2. It is certain that there are many, many causes of the global immigration related tensions that we're experiencing now. I did not mean to imply that I think all are required to both understand and accept all perspectives, but rather that having such a personal goal holds plenty of progressive merit given that you think that the vector of progress lies along the direction of increased togetherness. There are merits to other points of view as well. I also urge you not to overestimate yourself, even though I personally have plenty of faith that you are personally very intelligent, and to question the emotion when you begin to feel that you understand another point of view. In my experience you oftentimes actually do not, and that feeling that you do is your brain employing the numerous heuristics its evolved to contain in order to fulfill the incredible task of synthesizing sense out of the chaotic and unfathomable complexity of all things.

Perhaps it's better to say that it would be good to endeavor to develop a perspective that is comprehensively inclusive of all other perspectives that one has encountered and can possibly foresee encountering. So rather than having a quiver of many arrows, there is merit to having a single arrow capable of hitting any target.

That's not an exclusively cross-cultural issue. The tension between duty and emotion is fairly common in western literature.

For example, the entire premise of Lady Windermere's Fan (an Oscar Wilde play) is Lady Windermere interpreting her husband's slightly stiff and dutiful manner as disinterest. To the point where she starts suspecting him of an affair where he turns out to be looking after her mother.

Or more recently, most of the Richard Curtis movies play off similar "comedy of manners" themes as various characters find it hard to express what they feel for one reason or another.

The article starts out about hypocognition but ends up being about availability of vocabulary to express certain concepts.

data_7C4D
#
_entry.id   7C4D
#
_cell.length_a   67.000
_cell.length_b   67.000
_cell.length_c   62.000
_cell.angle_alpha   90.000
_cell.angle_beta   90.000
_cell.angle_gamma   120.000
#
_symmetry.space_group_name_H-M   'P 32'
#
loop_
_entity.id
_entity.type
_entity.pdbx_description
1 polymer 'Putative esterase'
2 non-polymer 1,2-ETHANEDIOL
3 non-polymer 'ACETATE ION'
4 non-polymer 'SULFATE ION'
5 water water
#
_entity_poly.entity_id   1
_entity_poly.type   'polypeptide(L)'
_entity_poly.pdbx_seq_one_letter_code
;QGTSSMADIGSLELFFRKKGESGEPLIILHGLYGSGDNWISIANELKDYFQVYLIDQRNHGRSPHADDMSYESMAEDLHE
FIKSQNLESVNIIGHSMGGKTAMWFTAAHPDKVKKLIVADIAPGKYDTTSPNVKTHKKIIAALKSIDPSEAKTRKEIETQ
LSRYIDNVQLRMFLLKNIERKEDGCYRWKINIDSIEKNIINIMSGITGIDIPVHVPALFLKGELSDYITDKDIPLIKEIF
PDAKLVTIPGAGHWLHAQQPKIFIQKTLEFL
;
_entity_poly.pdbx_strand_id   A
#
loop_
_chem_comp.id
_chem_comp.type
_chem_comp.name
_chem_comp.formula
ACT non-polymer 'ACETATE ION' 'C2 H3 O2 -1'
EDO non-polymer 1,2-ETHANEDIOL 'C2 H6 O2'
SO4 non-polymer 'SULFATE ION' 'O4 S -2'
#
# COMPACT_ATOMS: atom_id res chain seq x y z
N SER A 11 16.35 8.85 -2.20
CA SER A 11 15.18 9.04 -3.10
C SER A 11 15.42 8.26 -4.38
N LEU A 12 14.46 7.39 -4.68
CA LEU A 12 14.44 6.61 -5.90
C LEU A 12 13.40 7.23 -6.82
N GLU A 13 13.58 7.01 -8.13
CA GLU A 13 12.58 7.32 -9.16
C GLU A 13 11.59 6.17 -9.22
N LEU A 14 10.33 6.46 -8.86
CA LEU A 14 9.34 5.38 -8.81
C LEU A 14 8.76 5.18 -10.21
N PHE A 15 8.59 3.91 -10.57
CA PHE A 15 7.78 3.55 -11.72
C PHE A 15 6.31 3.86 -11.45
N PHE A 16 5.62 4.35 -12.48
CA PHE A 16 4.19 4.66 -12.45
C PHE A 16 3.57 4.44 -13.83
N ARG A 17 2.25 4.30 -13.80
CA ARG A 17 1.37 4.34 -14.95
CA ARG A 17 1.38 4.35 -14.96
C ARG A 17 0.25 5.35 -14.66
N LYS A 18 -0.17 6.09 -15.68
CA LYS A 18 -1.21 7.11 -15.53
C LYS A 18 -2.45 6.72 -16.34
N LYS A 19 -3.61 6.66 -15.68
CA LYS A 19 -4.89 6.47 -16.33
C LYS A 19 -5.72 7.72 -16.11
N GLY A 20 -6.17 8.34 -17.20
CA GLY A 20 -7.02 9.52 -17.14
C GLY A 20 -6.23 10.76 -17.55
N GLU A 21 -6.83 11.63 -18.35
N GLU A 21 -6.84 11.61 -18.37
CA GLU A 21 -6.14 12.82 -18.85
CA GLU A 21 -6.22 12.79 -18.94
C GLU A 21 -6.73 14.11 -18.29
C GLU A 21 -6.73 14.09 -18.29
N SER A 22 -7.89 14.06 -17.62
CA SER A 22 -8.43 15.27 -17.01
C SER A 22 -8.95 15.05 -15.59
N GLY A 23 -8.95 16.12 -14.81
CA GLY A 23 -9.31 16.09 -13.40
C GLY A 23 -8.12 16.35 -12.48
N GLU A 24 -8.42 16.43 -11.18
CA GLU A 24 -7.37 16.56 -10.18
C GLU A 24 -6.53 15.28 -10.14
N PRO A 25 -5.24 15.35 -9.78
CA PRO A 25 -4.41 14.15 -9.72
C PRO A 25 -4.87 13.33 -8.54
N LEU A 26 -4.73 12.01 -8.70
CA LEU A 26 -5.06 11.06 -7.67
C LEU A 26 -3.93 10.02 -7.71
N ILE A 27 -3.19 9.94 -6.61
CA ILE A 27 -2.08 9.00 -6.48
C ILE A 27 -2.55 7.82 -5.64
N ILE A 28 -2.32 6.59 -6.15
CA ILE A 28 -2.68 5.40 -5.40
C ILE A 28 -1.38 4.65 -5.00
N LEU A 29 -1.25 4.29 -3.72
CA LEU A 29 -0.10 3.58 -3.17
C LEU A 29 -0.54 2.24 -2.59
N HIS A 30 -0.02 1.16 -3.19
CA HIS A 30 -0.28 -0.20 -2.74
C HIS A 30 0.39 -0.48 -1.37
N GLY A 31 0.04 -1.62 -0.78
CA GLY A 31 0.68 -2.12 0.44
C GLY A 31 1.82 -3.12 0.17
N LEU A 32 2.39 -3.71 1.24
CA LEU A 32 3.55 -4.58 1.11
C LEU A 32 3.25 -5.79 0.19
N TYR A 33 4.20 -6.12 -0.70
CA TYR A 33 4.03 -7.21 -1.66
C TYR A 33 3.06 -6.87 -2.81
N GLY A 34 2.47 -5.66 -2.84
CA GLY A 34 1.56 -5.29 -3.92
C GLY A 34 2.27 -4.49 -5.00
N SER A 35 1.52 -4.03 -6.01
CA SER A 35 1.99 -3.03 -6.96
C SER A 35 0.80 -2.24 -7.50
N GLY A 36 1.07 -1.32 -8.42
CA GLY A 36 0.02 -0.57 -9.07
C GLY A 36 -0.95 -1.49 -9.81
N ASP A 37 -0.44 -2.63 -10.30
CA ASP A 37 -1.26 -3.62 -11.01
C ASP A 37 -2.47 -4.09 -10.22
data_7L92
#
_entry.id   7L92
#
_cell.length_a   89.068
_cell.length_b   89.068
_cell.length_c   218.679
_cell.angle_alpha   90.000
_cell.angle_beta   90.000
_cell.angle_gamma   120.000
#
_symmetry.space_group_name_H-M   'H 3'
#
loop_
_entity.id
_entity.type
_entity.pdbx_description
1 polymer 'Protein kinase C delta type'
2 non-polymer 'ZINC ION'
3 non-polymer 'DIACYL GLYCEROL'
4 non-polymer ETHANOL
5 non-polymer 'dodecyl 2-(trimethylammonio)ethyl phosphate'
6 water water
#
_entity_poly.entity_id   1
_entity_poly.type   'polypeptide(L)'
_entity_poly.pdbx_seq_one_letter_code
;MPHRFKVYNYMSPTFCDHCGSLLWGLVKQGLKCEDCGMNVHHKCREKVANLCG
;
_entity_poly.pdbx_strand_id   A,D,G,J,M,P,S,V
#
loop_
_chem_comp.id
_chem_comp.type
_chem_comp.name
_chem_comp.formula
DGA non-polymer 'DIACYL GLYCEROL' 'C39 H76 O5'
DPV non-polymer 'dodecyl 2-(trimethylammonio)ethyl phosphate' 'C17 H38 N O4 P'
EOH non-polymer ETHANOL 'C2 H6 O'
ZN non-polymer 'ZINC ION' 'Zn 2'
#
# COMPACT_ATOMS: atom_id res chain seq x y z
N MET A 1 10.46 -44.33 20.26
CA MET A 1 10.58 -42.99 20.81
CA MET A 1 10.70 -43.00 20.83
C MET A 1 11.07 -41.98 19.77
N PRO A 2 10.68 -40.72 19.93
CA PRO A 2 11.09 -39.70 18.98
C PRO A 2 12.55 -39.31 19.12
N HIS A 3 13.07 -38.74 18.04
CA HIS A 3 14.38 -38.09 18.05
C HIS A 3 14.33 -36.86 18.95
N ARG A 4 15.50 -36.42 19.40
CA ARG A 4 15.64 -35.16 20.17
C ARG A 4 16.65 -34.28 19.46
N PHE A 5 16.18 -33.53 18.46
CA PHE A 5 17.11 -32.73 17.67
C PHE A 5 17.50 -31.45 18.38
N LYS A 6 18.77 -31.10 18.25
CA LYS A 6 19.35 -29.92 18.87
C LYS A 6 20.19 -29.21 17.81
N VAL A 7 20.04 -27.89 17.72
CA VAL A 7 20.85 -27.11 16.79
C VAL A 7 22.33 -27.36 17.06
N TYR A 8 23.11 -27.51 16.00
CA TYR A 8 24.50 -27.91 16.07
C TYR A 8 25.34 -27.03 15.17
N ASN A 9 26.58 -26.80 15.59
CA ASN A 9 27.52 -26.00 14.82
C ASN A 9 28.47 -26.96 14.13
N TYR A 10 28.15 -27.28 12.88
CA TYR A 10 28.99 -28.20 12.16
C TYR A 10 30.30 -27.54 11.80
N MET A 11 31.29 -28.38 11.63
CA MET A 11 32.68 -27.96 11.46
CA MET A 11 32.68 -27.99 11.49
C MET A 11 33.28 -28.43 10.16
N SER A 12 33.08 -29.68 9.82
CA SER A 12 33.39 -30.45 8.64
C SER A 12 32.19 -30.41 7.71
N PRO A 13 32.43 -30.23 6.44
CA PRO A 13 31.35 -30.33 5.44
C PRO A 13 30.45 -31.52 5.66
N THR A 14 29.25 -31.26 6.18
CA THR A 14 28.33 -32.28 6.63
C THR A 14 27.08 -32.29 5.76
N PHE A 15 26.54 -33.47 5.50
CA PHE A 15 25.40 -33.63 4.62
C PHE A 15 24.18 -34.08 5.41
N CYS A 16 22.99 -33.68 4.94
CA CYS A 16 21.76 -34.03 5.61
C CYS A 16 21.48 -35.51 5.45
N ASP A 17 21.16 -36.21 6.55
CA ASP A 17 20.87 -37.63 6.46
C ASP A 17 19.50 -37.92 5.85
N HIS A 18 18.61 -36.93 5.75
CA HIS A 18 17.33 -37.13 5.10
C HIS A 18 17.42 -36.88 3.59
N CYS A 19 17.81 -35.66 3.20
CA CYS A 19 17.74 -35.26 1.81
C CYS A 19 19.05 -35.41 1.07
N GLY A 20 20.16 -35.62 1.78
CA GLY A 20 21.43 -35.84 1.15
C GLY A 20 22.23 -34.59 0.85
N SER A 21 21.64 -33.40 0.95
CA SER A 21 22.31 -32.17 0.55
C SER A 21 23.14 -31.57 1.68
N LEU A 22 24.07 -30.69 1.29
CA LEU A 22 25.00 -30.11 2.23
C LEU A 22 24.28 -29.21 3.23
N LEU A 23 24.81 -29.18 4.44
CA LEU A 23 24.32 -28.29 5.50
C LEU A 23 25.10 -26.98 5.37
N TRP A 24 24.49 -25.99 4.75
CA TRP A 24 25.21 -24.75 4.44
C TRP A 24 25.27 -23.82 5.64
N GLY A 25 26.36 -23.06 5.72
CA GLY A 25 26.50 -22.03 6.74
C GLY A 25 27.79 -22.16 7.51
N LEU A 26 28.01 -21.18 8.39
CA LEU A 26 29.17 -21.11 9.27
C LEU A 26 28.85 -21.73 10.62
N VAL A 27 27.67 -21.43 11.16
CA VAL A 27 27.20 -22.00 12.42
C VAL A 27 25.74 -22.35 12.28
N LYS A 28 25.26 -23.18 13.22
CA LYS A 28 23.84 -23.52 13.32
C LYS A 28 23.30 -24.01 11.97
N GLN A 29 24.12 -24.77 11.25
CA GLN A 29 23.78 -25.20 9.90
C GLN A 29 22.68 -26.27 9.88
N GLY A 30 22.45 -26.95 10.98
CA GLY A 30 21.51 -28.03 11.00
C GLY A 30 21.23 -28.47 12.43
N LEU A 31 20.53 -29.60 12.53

I would argue that many people can still fluidly intuit a concept even if they don't have a convenient shortcut to express it. Of course, the unavailability of a linguistic shortcut can also point to a poor and unformalized understanding of that concept.

yes, the article does slip from touching on something interesting to the tired ol' Sapir-Whorf framework.

On the other hand while "hypocognition" seens to be an neologism, the concept has been the bread and butter of anthropologists for the last century ...

one only has to spend a little bit of time with a dog to discover hypocognition in action. in fact, seeing how little my dog understands how the world works (simple things like how to get a ball when it's rolled into an empty box)...is diconcerting because humility suggests the same must be true of me. what painfully obvious things about the world around me am I just oblivious to?

Not having the vocabulary to express certain concepts is one half of the Darth Maul lightsaber of hypocognition. The other end is not having the vocabulary to detect certain concepts. You are right, many people can still intuit something they do not have a concept for. But, not being hypocognitive of that thing to begin with would not only help them then express that concept but also initially understand it with more depth.

This seems like useful background: https://en.wikipedia.org/wiki/Linguistic_relativity

Seriously. The whole article seemed pretty much predicated on the strong form of it being true. When, really, it's just plain false (and the weak form is susceptible, in my opinion, as well).

My first thought.